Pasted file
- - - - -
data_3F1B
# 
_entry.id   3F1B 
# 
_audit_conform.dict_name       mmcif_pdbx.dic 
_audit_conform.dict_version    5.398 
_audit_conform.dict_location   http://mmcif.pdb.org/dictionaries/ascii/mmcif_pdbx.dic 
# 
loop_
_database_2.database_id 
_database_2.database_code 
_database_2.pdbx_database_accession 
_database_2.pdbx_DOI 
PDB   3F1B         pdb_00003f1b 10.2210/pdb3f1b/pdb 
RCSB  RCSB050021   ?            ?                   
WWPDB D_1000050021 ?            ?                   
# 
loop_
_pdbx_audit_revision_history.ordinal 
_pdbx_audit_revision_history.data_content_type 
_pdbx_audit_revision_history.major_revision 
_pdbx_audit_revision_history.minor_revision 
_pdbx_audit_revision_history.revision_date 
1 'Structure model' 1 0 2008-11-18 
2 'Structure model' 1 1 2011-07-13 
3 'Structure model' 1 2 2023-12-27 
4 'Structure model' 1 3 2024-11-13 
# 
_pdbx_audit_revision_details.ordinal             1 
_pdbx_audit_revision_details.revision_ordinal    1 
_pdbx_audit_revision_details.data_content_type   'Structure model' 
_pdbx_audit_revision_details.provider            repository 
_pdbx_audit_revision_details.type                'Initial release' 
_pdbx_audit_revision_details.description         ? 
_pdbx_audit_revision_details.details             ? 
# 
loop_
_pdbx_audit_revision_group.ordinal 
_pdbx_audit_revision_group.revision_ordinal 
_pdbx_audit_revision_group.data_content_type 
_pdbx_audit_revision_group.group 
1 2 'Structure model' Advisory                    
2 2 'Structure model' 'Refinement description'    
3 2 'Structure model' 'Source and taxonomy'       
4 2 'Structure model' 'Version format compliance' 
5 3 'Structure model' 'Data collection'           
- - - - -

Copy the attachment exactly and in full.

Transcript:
data_3F1B
# 
_entry.id   3F1B 
# 
_audit_conform.dict_name       mmcif_pdbx.dic 
_audit_conform.dict_version    5.398 
_audit_conform.dict_location   http://mmcif.pdb.org/dictionaries/ascii/mmcif_pdbx.dic 
# 
loop_
_database_2.database_id 
_database_2.database_code 
_database_2.pdbx_database_accession 
_database_2.pdbx_DOI 
PDB   3F1B         pdb_00003f1b 10.2210/pdb3f1b/pdb 
RCSB  RCSB050021   ?            ?                   
WWPDB D_1000050021 ?            ?                   
# 
loop_
_pdbx_audit_revision_history.ordinal 
_pdbx_audit_revision_history.data_content_type 
_pdbx_audit_revision_history.major_revision 
_pdbx_audit_revision_history.minor_revision 
_pdbx_audit_revision_history.revision_date 
1 'Structure model' 1 0 2008-11-18 
2 'Structure model' 1 1 2011-07-13 
3 'Structure model' 1 2 2023-12-27 
4 'Structure model' 1 3 2024-11-13 
# 
_pdbx_audit_revision_details.ordinal             1 
_pdbx_audit_revision_details.revision_ordinal    1 
_pdbx_audit_revision_details.data_content_type   'Structure model' 
_pdbx_audit_revision_details.provider            repository 
_pdbx_audit_revision_details.type                'Initial release' 
_pdbx_audit_revision_details.description         ? 
_pdbx_audit_revision_details.details             ? 
# 
loop_
_pdbx_audit_revision_group.ordinal 
_pdbx_audit_revision_group.revision_ordinal 
_pdbx_audit_revision_group.data_content_type 
_pdbx_audit_revision_group.group 
1 2 'Structure model' Advisory                    
2 2 'Structure model' 'Refinement description'    
3 2 'Structure model' 'Source and taxonomy'       
4 2 'Structure model' 'Version format compliance' 
5 3 'Structure model' 'Data collection'           